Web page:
He’s been frustrated. Schwarz claims people who promised Rick something in return for his cooperation lied or reneged on their deal. He felt some people tried to keep Wershe locked up because Wershe, during his cooperation, crossed their friends.
“The events surrounding the incarceration of Richard Wershe in 1987 are a classic example of the corrupt manipulation of a system... by lies, abuse of power, political corruption,” Schwarz said.
“Richard is now 42 and someone I have spoken to every week for 25 years. I have heard remorse and regret of his actions set forth in a community where drugs, that and crime were a way of life. I am more convinced that it serves no purpose whatsoever...to continue to have Wershe confined.”
Schwarz says the parole board has missed the mark.
“How long does somebody have to stay in prison before enough is enough? He never involved himself in murder or rape or any kind of violent offense. Why anyone would come to the conclusion that Richard Wershe is a threat to society, that’s just stupidity.”
Schwarz also fired off a letter last month to the sentencing, Judge Thomas E. Jackson, expressing the need to free Wershe.
Granted, Wershe had a slip up in prison. He was charged in 2005 and later convicted of being a bit player in a stolen car ring while behind bars. He made an introduction to someone and his sister received some money for it, $6,000. He says he wanted to help his family.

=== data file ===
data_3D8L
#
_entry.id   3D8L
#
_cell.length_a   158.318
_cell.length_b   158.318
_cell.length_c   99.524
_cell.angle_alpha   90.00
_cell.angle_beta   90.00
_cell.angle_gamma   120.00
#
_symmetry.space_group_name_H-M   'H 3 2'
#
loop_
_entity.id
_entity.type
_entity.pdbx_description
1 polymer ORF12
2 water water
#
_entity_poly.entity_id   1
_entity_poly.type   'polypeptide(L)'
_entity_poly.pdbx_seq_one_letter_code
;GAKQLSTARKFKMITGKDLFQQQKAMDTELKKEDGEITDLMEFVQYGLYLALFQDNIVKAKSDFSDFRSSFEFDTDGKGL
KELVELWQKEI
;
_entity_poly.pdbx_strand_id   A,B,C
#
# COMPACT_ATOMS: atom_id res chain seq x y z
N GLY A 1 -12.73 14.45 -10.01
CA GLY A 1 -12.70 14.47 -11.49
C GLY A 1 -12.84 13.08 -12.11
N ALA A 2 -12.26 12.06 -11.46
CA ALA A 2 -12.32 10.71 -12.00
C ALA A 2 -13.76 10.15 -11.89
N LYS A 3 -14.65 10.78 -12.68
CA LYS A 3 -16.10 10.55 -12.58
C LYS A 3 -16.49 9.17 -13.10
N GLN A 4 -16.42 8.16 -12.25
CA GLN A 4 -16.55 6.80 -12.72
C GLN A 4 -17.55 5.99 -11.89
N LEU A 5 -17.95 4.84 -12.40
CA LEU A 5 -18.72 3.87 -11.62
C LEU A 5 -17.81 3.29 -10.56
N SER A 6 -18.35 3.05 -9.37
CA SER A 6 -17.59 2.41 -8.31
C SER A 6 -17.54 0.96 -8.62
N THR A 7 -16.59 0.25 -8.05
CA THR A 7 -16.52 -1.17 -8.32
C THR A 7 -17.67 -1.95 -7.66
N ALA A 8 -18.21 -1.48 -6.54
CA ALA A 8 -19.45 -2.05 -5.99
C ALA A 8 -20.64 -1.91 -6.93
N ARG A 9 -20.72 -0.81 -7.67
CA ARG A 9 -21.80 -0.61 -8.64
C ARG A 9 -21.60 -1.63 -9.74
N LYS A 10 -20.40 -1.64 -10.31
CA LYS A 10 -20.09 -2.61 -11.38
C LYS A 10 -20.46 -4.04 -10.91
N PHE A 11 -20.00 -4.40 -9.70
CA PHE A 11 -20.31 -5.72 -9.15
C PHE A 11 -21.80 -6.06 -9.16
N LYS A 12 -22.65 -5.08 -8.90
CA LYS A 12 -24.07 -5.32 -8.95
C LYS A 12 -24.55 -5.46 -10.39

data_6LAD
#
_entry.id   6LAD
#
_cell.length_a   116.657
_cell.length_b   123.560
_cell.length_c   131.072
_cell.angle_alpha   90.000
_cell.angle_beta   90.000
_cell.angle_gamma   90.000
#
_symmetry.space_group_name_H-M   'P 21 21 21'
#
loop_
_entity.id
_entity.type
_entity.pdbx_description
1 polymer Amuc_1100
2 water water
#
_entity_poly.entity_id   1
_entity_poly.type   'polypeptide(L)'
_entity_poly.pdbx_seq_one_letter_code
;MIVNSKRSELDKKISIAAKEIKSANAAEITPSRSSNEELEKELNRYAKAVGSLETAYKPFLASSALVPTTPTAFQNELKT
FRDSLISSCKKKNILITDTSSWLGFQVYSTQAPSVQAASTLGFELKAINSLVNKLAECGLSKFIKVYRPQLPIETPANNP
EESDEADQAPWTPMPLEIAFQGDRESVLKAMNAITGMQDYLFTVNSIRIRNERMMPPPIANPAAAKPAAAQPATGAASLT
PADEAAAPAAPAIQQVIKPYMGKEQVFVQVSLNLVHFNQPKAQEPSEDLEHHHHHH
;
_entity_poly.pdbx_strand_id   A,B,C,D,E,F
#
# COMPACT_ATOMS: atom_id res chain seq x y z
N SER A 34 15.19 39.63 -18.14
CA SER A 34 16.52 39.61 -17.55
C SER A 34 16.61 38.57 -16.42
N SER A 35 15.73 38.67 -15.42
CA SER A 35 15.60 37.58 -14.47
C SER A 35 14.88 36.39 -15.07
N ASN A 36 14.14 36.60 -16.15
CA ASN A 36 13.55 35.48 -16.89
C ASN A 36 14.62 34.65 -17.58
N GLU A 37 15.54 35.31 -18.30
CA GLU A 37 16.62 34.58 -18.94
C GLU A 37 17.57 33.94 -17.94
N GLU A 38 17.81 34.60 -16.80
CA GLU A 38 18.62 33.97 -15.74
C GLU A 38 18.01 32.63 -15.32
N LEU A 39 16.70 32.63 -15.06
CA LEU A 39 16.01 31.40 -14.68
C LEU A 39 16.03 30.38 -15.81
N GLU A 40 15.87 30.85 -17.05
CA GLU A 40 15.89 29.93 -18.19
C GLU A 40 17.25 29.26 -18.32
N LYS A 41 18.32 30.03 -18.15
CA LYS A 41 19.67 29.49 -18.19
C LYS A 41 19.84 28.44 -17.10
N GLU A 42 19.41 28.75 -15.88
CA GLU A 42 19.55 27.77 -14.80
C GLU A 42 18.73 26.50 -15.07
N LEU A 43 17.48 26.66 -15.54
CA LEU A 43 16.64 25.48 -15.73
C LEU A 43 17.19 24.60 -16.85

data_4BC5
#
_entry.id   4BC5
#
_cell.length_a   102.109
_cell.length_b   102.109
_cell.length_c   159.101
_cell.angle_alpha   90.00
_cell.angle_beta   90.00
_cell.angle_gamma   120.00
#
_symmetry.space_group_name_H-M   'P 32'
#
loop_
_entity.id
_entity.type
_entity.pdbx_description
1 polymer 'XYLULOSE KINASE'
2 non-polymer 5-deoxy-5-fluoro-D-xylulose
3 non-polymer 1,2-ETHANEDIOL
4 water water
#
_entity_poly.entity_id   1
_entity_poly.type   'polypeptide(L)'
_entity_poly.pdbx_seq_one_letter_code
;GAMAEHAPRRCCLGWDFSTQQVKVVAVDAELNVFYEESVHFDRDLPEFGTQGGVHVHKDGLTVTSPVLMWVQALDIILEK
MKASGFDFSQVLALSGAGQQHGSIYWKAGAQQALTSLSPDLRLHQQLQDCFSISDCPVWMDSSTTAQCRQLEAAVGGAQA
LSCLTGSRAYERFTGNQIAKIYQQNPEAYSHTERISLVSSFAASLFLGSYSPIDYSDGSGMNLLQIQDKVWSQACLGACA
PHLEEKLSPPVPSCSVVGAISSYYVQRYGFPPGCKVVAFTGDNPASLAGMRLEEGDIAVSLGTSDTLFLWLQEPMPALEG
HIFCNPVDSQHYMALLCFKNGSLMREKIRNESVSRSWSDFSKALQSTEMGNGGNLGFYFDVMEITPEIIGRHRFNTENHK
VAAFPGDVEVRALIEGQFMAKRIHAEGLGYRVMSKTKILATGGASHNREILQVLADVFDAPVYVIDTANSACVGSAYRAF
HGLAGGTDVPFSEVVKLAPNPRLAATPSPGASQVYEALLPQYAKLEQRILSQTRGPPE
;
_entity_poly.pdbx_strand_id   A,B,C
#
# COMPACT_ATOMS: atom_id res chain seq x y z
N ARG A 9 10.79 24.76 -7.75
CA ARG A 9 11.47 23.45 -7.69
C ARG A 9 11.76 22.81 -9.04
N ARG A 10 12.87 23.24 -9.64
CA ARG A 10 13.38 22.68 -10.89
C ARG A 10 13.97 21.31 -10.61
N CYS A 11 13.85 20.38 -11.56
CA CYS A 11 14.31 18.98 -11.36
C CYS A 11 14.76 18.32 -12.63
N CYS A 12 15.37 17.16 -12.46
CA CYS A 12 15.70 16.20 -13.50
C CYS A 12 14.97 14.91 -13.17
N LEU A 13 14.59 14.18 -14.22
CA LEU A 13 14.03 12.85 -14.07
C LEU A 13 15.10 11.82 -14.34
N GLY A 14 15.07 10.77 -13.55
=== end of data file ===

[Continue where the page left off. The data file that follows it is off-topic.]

“It was a stupid thing,” he says.
That being said, Wershe has tried to pass on some of the wisdom he’s acquired, including to ex-Mayor Kwame Kilpatrick, who spent time at the same prison, the Oaks Correctional Facility in Manistee in Northern Michigan.
When Kilpatrick was indicted, Wershe advised him to talk to a prosecutor he knew at the U.S. Attorney’s Office and work out a deal.
“Be honest...don’t lie,” Wershe advised Kilapatrick.
But he said Kilpatrick told him that he didn’t do anything wrong.
Wershe called Kilpatrick “a super nice guy, super intelligent. Real charismatic.”
He added: “I can see how he can make people like him.”
Wershe thinks his own reputation was embellished by law enforcement and police. He insists, for example, that he only partnered with a friend, and didn’t have a “crew.”
He also thinks his “White Boy Rick” nickname made him sound far more notorious than he was. He noted that no one called him that on the streets, and maintains the name was created by TV reporter Chris Hansen, who was at Channel 7 at the time.
Hansen, who now works for NBC Dateline, told me Tuesday: “I didn’t make the name up. But I did report on him enough to make it well known in Detroit at the time.”
Whatever the case, Wershe says he can’t believe he’s still behind bars.
“It’s a little bit surreal to be sitting here 25 years later, truthfully. If you had told me at 18 I would still be here now I probably would have killed myself.
It’s hard to imagine 25 years in this place.”
What’s kept him going?
“I have to say my kids,” he said. “I talk to them as much as I can.”
Because he’s cooperated with the locals and feds, Wershe knows he could never return to living in the Detroit area.
He says some folks would like to “blow his brains out.”
Despite endless setbacks, he still holds out hope with the parole board.
“I guess I hope one day they’ll listen to the truth and say ‘hey, this isn’t right,’ and try to rectify the wrong.”